| 21 April 2024, Sunday |

Al Kadhimi returns to Iraq bearing gifts from Biden

US President Joe Biden farewells Iraqi Prime Minister Mustafa Al Kadhimi with several generous gifts, and a promise that the US could strengthen ITS hand in the lead up to Iraq’s parliamentary elections.

The latest meeting in the US-Iraq strategic dialogue wrapped on Monday with a White House summit between Mr Al Kadhimi and Mr Biden.

Much of the attention focused on the largely symbolic announcement that the US would end its combat mission in Iraq by the end of the year, a change that will not result in any actual withdrawal of the 2,500 US soldiers stationed there in an advice-and-assist capacity.

While the announcement will surely do little to appease the Iran-backed factions pressuring Mr Al Kadhimi to fully expel US forces, he can point to a series of other concrete commitments made by the Biden administration before the elections scheduled for October.

“There need to be deliverables, just for Al Kadhimi to go back to Baghdad to say ‘I got this,’” Randa Slim, a senior fellow at the Middle East Institute, told The National. “That has been the case all the time in the past, and so that has been a standard modus operandi.”

Mr Al Kadhimi personally thanked Mr Biden in front of reporters after the president said that 500,000 Covid vaccines donated by the US would arrive in Iraqi within the next two weeks. The US will also provide another $800,000 in funding for Iraq’s pathogen track-and-trace programmes.

Mr Biden touted expanded co- operation on other healthcare and energy issues. Specifically, the US Centres for Disease Control and Prevention is signing an agreement with the Iraqi health sector to improve the country’s public health capacity after several hospital fires in recent months killed dozens of patients and further fuelled continuing anti-government protests.

The US also committed to providing Iraq with $155 million in humanitarian assistance for more than one million internally displaced people residing in the country and the Development Finance Corporation will invest about $1 billion to bolster the Iraqi private sector.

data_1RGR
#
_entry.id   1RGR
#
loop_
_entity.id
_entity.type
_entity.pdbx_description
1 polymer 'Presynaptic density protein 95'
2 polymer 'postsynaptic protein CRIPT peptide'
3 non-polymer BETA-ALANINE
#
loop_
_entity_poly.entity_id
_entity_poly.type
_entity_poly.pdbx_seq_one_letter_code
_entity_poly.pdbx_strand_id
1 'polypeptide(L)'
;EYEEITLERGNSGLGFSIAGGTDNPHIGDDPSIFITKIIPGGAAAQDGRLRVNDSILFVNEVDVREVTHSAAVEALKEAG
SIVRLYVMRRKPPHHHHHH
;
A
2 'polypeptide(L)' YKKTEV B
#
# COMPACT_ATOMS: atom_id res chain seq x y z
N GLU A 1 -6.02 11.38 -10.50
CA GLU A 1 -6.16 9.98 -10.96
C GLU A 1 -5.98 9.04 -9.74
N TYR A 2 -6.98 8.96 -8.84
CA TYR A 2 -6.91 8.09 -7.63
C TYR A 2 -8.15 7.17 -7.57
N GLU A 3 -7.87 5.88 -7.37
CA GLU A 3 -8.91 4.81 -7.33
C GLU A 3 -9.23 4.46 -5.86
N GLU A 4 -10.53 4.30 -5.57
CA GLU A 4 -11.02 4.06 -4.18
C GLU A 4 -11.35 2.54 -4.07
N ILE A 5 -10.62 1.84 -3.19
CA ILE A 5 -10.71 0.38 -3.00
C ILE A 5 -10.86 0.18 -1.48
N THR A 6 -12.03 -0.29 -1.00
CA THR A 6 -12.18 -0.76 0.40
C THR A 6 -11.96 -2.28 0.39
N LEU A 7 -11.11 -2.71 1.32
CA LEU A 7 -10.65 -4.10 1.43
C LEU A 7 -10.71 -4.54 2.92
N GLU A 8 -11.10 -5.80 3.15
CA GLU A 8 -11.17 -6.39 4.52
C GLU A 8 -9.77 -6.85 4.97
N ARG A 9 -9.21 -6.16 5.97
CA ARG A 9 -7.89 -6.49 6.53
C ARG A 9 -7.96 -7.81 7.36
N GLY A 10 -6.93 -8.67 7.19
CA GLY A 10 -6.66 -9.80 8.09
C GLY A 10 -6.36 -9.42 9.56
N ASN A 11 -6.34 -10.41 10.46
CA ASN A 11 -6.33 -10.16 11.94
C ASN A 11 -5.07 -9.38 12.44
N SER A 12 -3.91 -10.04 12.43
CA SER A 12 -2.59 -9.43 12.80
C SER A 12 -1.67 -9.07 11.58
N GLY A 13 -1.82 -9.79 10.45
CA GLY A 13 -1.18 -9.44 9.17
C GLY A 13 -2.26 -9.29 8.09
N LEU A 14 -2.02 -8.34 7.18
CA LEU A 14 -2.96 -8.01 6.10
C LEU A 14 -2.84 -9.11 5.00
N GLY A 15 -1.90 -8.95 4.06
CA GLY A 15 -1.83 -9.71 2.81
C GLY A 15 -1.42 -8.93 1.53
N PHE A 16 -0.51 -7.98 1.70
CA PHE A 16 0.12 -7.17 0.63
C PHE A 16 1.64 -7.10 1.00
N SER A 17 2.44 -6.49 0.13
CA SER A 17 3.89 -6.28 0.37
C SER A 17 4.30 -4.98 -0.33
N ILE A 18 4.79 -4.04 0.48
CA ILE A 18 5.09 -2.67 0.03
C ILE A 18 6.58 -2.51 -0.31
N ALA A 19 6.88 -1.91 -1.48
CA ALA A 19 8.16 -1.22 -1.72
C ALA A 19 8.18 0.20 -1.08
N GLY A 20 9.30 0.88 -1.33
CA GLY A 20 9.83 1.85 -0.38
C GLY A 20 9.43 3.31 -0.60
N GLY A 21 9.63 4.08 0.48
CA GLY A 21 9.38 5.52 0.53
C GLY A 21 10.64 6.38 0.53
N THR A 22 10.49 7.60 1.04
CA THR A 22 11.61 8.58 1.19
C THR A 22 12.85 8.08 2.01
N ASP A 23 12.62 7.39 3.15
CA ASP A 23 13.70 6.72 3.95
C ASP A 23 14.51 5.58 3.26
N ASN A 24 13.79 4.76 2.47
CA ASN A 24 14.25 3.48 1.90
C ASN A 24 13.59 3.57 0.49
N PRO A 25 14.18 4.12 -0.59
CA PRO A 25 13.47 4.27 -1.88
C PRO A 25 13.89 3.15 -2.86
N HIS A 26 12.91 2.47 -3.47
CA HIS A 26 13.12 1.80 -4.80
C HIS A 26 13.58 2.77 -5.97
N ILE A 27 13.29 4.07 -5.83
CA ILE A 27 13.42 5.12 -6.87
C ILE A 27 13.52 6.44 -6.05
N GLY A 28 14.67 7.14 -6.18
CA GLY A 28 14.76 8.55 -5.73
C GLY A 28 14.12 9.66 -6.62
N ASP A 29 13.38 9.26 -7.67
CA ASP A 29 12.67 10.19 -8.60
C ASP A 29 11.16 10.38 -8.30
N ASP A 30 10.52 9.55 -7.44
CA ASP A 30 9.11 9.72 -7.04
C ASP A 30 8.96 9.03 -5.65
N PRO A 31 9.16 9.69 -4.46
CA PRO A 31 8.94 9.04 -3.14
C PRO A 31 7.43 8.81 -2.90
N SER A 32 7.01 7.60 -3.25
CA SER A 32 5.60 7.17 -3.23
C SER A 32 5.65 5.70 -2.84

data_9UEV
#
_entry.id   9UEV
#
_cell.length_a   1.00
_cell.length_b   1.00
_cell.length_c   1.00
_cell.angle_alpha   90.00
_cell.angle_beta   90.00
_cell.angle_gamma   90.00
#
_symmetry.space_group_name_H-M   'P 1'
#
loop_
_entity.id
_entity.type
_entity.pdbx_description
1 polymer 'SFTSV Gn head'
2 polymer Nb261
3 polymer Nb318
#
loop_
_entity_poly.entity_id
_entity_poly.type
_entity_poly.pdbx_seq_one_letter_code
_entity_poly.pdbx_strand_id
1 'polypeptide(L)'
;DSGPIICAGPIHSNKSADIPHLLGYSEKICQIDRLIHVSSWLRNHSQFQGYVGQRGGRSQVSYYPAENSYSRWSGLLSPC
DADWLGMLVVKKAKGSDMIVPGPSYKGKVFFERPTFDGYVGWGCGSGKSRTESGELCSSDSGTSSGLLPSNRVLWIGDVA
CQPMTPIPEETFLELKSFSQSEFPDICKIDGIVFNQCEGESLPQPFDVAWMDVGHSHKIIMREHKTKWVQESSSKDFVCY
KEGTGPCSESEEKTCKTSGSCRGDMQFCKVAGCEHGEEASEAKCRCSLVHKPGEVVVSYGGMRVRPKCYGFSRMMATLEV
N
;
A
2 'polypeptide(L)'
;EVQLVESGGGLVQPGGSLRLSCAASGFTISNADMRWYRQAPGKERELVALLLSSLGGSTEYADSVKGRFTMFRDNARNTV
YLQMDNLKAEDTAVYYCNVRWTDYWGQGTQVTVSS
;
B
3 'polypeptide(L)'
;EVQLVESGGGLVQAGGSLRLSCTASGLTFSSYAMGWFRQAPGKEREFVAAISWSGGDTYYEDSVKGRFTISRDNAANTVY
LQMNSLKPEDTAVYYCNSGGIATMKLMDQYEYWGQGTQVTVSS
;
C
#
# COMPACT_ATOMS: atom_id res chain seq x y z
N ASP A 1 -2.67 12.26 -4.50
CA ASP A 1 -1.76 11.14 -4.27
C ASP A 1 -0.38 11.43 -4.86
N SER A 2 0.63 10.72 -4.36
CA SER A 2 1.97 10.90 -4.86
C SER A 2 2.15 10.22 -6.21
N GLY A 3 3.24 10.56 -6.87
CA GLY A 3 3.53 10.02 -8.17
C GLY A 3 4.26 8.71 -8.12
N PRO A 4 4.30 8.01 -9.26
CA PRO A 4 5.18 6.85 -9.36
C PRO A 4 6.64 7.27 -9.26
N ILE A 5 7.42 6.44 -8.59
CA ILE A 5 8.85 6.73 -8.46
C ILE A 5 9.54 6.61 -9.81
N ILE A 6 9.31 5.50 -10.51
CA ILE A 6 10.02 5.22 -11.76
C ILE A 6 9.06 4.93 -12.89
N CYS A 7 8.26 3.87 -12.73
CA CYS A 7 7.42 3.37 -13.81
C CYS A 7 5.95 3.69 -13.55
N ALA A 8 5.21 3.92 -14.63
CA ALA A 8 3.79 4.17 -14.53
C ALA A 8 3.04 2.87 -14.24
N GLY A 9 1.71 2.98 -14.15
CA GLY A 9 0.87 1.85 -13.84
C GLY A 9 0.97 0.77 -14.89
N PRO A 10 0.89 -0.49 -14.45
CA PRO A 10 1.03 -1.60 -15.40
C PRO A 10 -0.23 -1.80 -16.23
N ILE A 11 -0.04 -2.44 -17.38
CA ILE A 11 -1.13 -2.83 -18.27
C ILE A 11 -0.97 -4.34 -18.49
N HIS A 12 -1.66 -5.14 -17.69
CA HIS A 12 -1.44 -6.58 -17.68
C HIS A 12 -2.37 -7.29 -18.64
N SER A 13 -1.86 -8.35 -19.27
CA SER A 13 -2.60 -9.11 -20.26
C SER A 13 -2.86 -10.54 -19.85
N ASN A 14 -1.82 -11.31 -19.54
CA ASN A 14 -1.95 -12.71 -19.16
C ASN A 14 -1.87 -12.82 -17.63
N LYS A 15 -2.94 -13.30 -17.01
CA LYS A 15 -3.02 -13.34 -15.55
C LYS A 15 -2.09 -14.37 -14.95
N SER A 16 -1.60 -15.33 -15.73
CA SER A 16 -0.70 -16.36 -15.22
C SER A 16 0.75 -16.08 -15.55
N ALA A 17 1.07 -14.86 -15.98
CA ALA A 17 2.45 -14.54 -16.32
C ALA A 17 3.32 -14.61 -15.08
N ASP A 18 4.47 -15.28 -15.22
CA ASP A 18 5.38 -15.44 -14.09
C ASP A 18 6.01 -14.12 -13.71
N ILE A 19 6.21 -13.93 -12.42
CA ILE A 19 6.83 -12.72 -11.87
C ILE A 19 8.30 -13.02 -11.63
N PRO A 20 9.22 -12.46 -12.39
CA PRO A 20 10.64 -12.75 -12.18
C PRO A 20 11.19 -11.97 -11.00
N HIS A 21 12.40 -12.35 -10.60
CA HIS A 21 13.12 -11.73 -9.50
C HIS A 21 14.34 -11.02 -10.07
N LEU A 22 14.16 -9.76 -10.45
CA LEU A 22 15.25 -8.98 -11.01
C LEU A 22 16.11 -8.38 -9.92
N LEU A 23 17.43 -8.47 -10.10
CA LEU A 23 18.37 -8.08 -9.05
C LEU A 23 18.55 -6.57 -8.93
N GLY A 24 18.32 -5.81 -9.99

Washington will also provide $1.2m in funding to restore Iraqi universities destroyed by ISIS in Nineveh province.

Additionally, a senior administration official said the US is finalising agreements to fund a project connecting the Iraqi and Jordanian electricity grids.

The US Agency for International Development is funding the project in Jordan, while the US-based energy company General Electric is providing funds to do the same on the Iraqi side.

While the US has continually renewed a sanctions waiver for Iraq to import the natural gas it needs from Iran to fuel its electricity sector, Washington continues to pressure Baghdad to reduce its reliance on Iranian oil. Frequent power shortages over the last several years have exacerbated anti-government protests that began in 2019.

The senior administration official also said the US and Iraq will soon complete a project to capture a daily 5.2 million cubic metres in flares from oil exploration in southern Iraq, which account for approximately 10 per cent of flared greenhouse gas emissions worldwide.

In addition, the Biden administration is pushing for Iraq to move ahead with its elections as scheduled and is providing assistance to that end.

The White House readout of Mr Al Kadhimi’s meeting with Mr Biden noted that “the leaders agreed on the vital importance of holding these elections on time and welcomed the UN monitoring mission to support their full transparency and fairness”.

  • The National News